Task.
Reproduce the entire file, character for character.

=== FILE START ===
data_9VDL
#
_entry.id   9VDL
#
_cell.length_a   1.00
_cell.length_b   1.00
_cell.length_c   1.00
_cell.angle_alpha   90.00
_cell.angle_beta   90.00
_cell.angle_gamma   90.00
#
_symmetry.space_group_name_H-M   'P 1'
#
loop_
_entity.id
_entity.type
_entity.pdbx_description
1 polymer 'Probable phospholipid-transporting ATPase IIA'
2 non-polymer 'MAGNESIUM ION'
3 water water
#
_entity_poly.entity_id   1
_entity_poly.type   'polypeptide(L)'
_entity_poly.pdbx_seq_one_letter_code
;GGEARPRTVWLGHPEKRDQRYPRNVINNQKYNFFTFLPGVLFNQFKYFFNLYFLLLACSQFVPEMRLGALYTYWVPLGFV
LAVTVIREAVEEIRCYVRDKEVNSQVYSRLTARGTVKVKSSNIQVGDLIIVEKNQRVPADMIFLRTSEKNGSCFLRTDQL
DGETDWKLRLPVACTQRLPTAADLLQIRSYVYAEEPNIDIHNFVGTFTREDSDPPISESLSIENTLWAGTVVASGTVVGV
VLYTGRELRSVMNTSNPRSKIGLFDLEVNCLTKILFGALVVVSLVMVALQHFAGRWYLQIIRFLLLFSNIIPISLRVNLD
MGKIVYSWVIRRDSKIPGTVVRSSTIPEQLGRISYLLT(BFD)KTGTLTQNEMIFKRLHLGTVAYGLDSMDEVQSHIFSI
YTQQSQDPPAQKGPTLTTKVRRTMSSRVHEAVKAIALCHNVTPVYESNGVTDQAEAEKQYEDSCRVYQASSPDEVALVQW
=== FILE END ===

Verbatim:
data_9VDL
#
_entry.id   9VDL
#
_cell.length_a   1.00
_cell.length_b   1.00
_cell.length_c   1.00
_cell.angle_alpha   90.00
_cell.angle_beta   90.00
_cell.angle_gamma   90.00
#
_symmetry.space_group_name_H-M   'P 1'
#
loop_
_entity.id
_entity.type
_entity.pdbx_description
1 polymer 'Probable phospholipid-transporting ATPase IIA'
2 non-polymer 'MAGNESIUM ION'
3 water water
#
_entity_poly.entity_id   1
_entity_poly.type   'polypeptide(L)'
_entity_poly.pdbx_seq_one_letter_code
;GGEARPRTVWLGHPEKRDQRYPRNVINNQKYNFFTFLPGVLFNQFKYFFNLYFLLLACSQFVPEMRLGALYTYWVPLGFV
LAVTVIREAVEEIRCYVRDKEVNSQVYSRLTARGTVKVKSSNIQVGDLIIVEKNQRVPADMIFLRTSEKNGSCFLRTDQL
DGETDWKLRLPVACTQRLPTAADLLQIRSYVYAEEPNIDIHNFVGTFTREDSDPPISESLSIENTLWAGTVVASGTVVGV
VLYTGRELRSVMNTSNPRSKIGLFDLEVNCLTKILFGALVVVSLVMVALQHFAGRWYLQIIRFLLLFSNIIPISLRVNLD
MGKIVYSWVIRRDSKIPGTVVRSSTIPEQLGRISYLLT(BFD)KTGTLTQNEMIFKRLHLGTVAYGLDSMDEVQSHIFSI
YTQQSQDPPAQKGPTLTTKVRRTMSSRVHEAVKAIALCHNVTPVYESNGVTDQAEAEKQYEDSCRVYQASSPDEVALVQW